What’s your favorite [fill in the blank]? I am bothered by the fact that I’m so bothered by questions about favorites. One problem is that I’m never sure what mine are — in pretty much any category. I just don’t look at things this way and I guess I feel like that points to some significant lack in me: lack of identity (conviction?), something unformed inside me. I also don’t like Qs about who’s been the biggest influence in my life or which are the most significant, formative experiences of my childhood or life thus far. If I had to answer with something other than, “I really don’t know (yet?),” I would have to completely fabricate a response.

*Funny? When I first looked at this  prompt, I read “A Pulitzer-winning reporter is writing in deep space about you.”

“2. The pretty, initial position … is not to be valued – except as a stimulus …”

S51TjMHfKirL._AC_UL115_ome thoughts to meditate on before I begin again to work on my novel: “I Brought You Back.” (These ideas never get old, but I’m still not sure I get #8.) I started and stopped working on the book around the time my friend of 17 years died in Dec. 2013. It’s the only fiction that’s come into my head as a whole, beginning with these words from the main character: “Let time go by. Let all kinds of time go by.” Everything else sprung from that, these words accompanied by an image, sound, even a tactile sensation — the thick, low vibration of tires moving down a road (not very original, I know, but …). He is going somewhere, I thought, moving away from something. I am very attached to this moment but wondering now if it could be my “pretty, initial position.” We’ll see as the “further moves” come.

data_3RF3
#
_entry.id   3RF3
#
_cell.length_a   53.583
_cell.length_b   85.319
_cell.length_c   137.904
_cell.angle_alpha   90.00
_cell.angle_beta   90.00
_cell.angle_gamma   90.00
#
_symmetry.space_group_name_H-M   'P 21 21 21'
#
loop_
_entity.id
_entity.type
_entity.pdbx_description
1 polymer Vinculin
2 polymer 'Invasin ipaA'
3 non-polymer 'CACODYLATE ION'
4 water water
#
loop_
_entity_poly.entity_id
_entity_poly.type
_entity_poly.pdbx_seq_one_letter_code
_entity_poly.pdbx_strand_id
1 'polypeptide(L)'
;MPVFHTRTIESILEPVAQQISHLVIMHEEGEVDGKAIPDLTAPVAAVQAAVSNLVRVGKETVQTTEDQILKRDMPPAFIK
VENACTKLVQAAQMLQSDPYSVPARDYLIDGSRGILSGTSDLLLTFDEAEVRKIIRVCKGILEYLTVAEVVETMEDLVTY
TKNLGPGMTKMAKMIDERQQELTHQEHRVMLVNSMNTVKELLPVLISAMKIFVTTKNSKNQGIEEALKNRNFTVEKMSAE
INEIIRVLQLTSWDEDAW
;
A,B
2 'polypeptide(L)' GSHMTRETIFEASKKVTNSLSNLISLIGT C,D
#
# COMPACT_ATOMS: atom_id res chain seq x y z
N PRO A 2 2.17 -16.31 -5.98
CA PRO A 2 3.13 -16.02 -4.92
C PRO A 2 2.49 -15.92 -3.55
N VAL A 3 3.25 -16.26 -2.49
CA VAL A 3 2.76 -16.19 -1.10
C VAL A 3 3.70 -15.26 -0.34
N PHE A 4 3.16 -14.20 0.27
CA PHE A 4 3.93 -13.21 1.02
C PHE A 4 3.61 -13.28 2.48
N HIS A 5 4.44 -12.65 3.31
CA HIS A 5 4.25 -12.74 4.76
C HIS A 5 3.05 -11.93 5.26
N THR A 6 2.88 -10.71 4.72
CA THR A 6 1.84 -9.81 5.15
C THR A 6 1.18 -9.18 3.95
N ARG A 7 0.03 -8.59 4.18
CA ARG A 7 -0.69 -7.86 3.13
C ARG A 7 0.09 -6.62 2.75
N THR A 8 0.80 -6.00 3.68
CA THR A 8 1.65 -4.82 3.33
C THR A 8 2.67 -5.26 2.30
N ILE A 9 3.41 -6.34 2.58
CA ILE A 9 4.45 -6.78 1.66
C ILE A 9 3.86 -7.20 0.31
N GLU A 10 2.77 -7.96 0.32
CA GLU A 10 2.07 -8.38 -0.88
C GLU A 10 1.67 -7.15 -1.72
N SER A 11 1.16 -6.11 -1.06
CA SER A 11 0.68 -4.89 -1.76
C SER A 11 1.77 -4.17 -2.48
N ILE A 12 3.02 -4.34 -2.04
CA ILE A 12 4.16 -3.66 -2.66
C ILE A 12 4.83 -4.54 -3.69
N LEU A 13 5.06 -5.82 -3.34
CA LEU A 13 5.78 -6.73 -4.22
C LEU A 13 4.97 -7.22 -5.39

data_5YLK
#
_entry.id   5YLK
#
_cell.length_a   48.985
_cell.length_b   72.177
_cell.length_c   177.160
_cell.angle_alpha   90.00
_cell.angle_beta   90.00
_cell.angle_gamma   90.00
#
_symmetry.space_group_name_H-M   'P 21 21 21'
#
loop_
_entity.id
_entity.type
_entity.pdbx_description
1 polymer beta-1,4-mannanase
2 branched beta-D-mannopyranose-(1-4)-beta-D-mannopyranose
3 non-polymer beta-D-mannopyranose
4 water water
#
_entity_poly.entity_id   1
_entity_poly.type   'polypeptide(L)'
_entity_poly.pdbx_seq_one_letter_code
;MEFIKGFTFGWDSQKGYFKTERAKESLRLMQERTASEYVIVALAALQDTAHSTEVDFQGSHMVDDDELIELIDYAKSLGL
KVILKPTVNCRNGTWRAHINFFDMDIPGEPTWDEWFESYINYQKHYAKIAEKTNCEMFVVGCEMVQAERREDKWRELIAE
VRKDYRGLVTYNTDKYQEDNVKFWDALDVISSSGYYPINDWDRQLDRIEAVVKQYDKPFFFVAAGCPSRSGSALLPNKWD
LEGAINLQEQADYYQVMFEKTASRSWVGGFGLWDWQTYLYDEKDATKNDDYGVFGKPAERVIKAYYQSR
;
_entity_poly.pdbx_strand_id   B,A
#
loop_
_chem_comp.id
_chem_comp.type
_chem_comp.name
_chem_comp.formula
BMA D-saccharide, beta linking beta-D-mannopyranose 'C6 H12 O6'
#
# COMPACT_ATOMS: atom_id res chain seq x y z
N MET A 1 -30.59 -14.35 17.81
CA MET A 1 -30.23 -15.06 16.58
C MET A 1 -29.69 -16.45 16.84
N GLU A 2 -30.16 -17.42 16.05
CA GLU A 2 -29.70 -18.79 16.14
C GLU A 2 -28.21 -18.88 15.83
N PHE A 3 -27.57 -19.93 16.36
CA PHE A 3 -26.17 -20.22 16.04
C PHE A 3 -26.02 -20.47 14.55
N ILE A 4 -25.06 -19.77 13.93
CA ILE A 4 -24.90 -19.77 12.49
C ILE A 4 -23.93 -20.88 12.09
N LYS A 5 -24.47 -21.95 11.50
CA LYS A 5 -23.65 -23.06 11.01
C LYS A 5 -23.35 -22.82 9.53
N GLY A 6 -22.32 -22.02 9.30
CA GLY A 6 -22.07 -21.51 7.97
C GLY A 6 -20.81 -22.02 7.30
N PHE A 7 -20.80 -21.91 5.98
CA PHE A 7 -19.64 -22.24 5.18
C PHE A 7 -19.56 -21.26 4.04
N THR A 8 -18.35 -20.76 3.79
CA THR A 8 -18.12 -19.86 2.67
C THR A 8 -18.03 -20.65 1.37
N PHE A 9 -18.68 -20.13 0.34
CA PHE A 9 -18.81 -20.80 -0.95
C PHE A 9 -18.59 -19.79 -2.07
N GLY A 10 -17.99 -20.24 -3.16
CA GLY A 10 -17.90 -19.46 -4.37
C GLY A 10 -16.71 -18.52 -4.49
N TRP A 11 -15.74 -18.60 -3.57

“Notes to myself on beginning a painting” by Richard Diebenkorn

1. Attempt what is not certain. Certainty may or may not come later. It may then be a valuable delusion.

2. The pretty, initial position which falls short of completeness is not to be valued – except as a stimulus for further moves.

3. DO search.

4. Use and respond to the initial fresh qualities but consider them absolutely expendable.

5. Don’t “discover” a subject – of any kind.

6. Somehow don’t be bored but if you must, use it in action. Use its destructive potential.

7. Mistakes can’t be erased but they move you from your present position.

8. Keep thinking about Pollyanna.

9. Tolerate chaos.

10. Be careful only in a perverse way.